Mr. Whitman Contestants Get Creative

Sam Grainger-Shuba

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It’s that time of the year again: The boys are back in town, and eight contestants are eager to take the stage to become the one, the only, Mr. Whitman.

Photo by Devika Doowa

Nov. 1 marks the annual Mr. Whitman Pageant, hosted by the Kappa Kappa Gamma women’s fraternity. For the past nine years, Kappa has organized the male beauty pageant, featuring eight male Whitman seniors, as a fundraiser for a selected local charity. This year, Kappa has chosen to support the local nonprofit organization Trilogy Recovery Community.

Trilogy Recovery Community is a youth support group for adolescents struggling with addiction. It is a local non-profit that has served the Walla Walla community for 10 years.

“In my personal experience, with a support group like this, people who are struggling with addiction or find themselves in a hole can find a way out,” said Rina Wulfing, the philanthropy chair of Kappa Kappa Gamma. 

There are eight contestants: four independent men and one from each of the four fraternities on campus. Leading up to the pageant, the role of the  contestants is to organize fundraisers in support of Trilogy. Each contestant has a “posse” composed of four or five Kappa members to help them raise money, brainstorm ideas and run events raising awareness of Trilogy.

“Some fundraisers raise more awareness than money, which I think is great,” said Wulfing. “Some of them walk away raising $20, but those represent 20 more people who are aware of Mr. Whitman and aware of Trilogy.”

Independent senior Ethan Parrish has raised money by donating 100 percent of the profits from his photography business to Trilogy. In addition, he auctioned off the right to shave his beard and head. During Family Weekend, Parrish organized a 5K run, with the participants dressing in costume.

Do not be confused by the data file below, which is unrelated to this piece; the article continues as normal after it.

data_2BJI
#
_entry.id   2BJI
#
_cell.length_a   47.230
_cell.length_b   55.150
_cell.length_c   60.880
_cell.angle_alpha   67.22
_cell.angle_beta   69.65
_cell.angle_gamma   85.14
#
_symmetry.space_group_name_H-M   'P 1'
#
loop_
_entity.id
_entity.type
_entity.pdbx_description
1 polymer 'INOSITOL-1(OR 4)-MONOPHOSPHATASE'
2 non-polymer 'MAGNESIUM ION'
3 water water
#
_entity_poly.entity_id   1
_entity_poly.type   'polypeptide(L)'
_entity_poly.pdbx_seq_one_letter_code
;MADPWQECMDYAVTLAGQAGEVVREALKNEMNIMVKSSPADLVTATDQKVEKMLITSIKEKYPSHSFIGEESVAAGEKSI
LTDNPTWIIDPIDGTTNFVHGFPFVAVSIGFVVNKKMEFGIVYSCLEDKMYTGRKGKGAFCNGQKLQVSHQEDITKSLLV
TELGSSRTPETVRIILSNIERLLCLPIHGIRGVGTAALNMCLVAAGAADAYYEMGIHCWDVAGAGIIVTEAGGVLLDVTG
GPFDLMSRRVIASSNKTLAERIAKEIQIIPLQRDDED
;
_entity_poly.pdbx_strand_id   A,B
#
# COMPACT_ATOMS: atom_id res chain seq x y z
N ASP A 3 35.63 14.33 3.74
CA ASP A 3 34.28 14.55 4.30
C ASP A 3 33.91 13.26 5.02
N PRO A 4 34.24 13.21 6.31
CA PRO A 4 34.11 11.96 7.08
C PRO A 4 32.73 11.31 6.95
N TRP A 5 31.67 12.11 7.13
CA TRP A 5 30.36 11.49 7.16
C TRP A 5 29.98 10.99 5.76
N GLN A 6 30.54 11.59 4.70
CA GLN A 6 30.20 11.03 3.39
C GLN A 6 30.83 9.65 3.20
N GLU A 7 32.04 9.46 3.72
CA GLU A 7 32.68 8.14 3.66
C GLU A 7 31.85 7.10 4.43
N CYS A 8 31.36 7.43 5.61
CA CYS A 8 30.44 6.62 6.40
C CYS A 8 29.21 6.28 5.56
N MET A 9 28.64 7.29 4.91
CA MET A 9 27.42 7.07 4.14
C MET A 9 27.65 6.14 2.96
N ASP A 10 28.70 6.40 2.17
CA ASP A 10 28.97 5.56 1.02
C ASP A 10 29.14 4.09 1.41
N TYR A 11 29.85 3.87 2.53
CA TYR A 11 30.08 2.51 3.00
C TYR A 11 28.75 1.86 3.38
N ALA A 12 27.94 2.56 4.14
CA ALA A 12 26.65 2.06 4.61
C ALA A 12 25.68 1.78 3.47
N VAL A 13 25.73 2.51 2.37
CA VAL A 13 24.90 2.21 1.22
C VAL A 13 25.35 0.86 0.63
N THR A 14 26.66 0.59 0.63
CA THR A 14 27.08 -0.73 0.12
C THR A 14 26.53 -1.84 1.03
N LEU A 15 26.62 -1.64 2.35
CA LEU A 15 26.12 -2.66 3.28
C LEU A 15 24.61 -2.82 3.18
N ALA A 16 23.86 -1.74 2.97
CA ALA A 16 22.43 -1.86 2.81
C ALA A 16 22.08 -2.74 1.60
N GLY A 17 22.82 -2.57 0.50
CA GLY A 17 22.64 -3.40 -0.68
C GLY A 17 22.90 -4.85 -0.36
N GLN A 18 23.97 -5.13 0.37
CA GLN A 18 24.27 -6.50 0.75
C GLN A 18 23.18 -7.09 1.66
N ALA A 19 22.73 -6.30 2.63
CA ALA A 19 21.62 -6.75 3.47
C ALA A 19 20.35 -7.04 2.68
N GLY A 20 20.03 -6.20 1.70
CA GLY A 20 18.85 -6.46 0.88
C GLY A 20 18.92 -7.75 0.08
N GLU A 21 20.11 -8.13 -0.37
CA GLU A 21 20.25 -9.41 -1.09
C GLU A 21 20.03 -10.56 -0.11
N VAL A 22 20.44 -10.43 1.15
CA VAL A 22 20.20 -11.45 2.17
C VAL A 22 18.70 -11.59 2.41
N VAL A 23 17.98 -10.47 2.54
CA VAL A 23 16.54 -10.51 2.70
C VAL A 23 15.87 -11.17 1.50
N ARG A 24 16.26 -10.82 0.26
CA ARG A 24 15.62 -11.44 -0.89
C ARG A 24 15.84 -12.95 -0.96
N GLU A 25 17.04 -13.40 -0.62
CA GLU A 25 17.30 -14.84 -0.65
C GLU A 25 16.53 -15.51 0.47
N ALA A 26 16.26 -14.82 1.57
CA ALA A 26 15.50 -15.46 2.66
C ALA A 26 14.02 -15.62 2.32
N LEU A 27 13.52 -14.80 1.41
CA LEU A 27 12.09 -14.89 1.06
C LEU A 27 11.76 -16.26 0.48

Photo by Devika Doowa

“I’ve chosen these methods for a variety of reasons. The photography lends itself to a strength of mine, and as for the on-campus events, I tried to pick events that were inclusive,” said Parrish. “My hope is that people don’t look at it as much a competitive Mr. Whitman event, [but] as a means of raising money for Trilogy as well as a fun charity event.”

Senior Casey Minnick of Sigma Chi began fundraising over the summer, selling ice cream sandwiches that he made in his sister’s restaurant. He has arranged deals at local restaurants such as Maple Counter and Sweet Basil, where a percentage of their profits go to Trilogy, in an effort to draw people from the community. However, Minnick is not driven by the desire to hold the title of Mr. Whitman.

“I’m less concerned with the title of Mr. Whitman itself and more concerned with raising money and supporting a great cause,” said Minnick. “Once I met with Trilogy, I realized that I had a huge opportunity in front of me to help the Walla Walla community. It’s important to me that I can give back to a place that has supported me for the last three years.”

Senior Tristan Gavin, representing Tau Kappa Epsilon, organized the Date-A-TKE auction, in which participants could bid on certain TKEs to take out on a date. He also released a solo ukulele album of cover songs called Bad Music, Good Cause: Live from the Romper that he has been selling for Trilogy.

“Tristan is extremely passionate about the great work that Trilogy does and is especially excited that it is a local charity. Winning Mr. Whitman would probably be the capstone of his senior year,” said senior Cristela Delgado-Daniel, one of Gavin’s posse leaders. “Regardless of the outcome, he is incredibly appreciative of everyone’s generosity and excited to be supporting such a great cause.”

Gavin has been selling quesadillas at campus parties and has been fundraising by letter as well. He has also established a website where donors can directly pledge money.

Beta Theta Pi senior Zach Johnston has organized two events: an all-campus dodgeball tournament and a trivia night titled “Are You Smarter Than a Beta?” He also created a website to kick start funds. Johnston stated that the key to raising money is reaching out to both the Whitman community and the broader Walla Walla community. He believes that everyone is a winner in this competition.

“All the Mr. Whitman candidates are deserving of being Mr. Whitman. Anyone willing to sacrifice for a cause greater than themselves automatically qualifies as Mr. Whitman material,” said Johnston. “As Whitman students, we spend four years in this gorgeous town, and it’s great to be able to give back.”

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